The Spoils of War
Never has the chaos and horror of battle been so in-your-face, so personal, as in writer/director Oliver Stone’s Platoon. Based on his experiences in Vietnam, this is a stark, caustic account of one man’s war.
The viewer is thrown directly into the fray with infantryman Chris Taylor (Charlie Sheen). The first thing he, and we, see upon his arrival in Vietnam in September 1967 are piles of body bags on the tarmac, waiting to be shipped home. From that bitter howdy-do, he’s sent into the jungle with his new platoon, where “nobody cares about the new guy” — the veterans aren’t going to waste time training the raw recruits when they’ll likely be killed in the first week, anyway. But Chris picks up what he needs to know to survive, and we learn with him that soldiering is nothing more than long periods of boredom and physical discomfort — in the form of ants, leeches, and malaria — interrupted by moments of sheer terror, as intense, heartstopping firefights break out suddenly, in rain or dark, the enemy mere ghosts in the jungle, bullets flying capriciously out of nowhere and everywhere.
Platoon is almost plotless. There is no objective our protagonists must achieve and the enemy is mostly unseen. We have no context for the platoon’s movements — we don’t know where they’re going or why, and we are offered no explanation of the larger picture. It’s a chilling illustration of a grunt’s disorientation and disconnection from the outside world.
Unlike the recent The Thin Red Line, however, which could be similarly described, Platoon enthralls by keeping a sharp focus on Chris. Voiceovers in the form of letters to his grandmother make us privy to his thoughts, showing us an initial optimism — “maybe I can see something I can’t yet see, or learn something I don’t yet know” — that makes the inevitable hardening of his outlook all the more distressing. Chris, a college student who volunteered for combat duty, isn’t like the rest of his platoon, guys who are “poor, unwanted… they’re from the bottom of the barrel and they know it.” “I like it here,” one of Chris’s fellow soldiers says. “You get to do what you want — nobody fucks with you.” It’s easy to understand how men like this, with a sudden, relatively unsupervised outlet for a rage fostered back home, can become indiscriminate killers — Platoon does not sugarcoat the soldiers’ ill treatment of noncombatant natives. Chris’s sense of justice saves him from joining the mayhem at first — as, for example, he rescues two young Vietnamese girls from rape by American soldiers — but that same righteousness eventually pushes him to a point where he’s barely distinguishable from the men around him whose actions he decries.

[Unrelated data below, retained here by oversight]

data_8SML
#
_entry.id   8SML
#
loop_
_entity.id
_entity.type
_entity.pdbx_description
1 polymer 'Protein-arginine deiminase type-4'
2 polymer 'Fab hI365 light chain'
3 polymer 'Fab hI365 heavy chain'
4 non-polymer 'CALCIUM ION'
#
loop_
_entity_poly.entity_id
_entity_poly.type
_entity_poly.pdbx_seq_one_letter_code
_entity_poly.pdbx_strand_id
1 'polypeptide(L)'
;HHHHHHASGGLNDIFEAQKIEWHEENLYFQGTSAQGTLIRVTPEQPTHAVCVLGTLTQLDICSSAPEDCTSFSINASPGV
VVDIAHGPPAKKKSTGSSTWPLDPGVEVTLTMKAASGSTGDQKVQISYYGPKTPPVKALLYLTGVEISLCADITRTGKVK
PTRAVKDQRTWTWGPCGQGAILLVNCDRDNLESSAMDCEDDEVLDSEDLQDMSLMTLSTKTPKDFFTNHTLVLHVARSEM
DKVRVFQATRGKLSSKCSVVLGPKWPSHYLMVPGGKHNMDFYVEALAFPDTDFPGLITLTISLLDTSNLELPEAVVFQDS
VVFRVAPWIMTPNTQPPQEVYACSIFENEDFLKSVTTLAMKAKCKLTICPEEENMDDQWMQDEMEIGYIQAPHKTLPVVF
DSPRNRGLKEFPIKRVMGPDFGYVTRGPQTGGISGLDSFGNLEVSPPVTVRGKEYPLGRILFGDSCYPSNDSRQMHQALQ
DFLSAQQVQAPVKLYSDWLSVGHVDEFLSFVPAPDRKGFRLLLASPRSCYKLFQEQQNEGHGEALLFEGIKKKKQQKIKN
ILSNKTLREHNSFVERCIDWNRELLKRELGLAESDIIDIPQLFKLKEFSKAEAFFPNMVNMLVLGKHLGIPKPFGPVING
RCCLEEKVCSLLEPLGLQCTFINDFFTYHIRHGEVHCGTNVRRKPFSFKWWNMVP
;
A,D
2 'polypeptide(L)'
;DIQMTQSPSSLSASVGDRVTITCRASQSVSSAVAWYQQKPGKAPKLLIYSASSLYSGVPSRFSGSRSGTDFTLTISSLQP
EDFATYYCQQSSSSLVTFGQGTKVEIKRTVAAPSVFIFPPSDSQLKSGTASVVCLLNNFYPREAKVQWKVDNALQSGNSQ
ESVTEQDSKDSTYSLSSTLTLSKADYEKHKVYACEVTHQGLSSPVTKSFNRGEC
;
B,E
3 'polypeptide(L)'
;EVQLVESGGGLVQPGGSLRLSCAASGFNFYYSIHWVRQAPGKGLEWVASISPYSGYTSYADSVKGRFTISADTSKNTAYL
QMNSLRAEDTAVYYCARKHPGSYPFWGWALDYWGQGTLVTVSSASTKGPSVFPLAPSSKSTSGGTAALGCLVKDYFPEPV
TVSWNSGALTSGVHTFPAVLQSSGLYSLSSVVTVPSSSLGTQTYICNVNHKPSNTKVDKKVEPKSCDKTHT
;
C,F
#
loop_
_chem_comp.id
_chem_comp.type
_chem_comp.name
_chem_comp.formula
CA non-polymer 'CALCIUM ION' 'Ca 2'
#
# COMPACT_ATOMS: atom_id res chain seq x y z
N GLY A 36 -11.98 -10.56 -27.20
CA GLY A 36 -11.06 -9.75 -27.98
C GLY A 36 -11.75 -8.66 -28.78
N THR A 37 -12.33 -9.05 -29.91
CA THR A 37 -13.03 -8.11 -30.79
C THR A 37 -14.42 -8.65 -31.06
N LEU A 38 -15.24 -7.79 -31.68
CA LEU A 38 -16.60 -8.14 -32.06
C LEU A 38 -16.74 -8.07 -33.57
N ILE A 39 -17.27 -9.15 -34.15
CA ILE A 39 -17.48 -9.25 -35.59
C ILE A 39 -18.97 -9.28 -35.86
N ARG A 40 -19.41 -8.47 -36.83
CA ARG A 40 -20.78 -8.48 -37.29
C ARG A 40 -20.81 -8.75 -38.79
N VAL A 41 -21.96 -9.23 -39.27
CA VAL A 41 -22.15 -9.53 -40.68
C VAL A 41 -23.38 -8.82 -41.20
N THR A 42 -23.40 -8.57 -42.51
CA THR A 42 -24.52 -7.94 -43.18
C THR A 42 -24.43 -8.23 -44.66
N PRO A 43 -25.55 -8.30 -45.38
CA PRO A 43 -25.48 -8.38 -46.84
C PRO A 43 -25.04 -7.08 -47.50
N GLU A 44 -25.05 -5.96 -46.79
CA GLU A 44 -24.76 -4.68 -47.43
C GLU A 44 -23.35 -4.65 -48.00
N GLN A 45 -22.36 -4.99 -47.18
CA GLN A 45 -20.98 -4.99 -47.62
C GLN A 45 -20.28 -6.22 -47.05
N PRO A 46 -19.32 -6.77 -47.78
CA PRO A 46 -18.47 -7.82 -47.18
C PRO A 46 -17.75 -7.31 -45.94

Sheen’s performance is startling and honest, and it’s a shame he hasn’t been given the opportunity to equal it. Also notable are Tom Berenger and Willem Dafoe as the platoon’s ideologically divided sergeants.
Platoon is a savage, candid film, full of searing images and ideas. Its visceral depiction of war still haunts me.
Oscars Best Picture 1986
AFI 100 (1998 list): #83
unforgettable movie moment:
An American sergeant puts a pistol to the head of a little Vietnamese girl to coerce her father into revealing Vietcong activity in their village.
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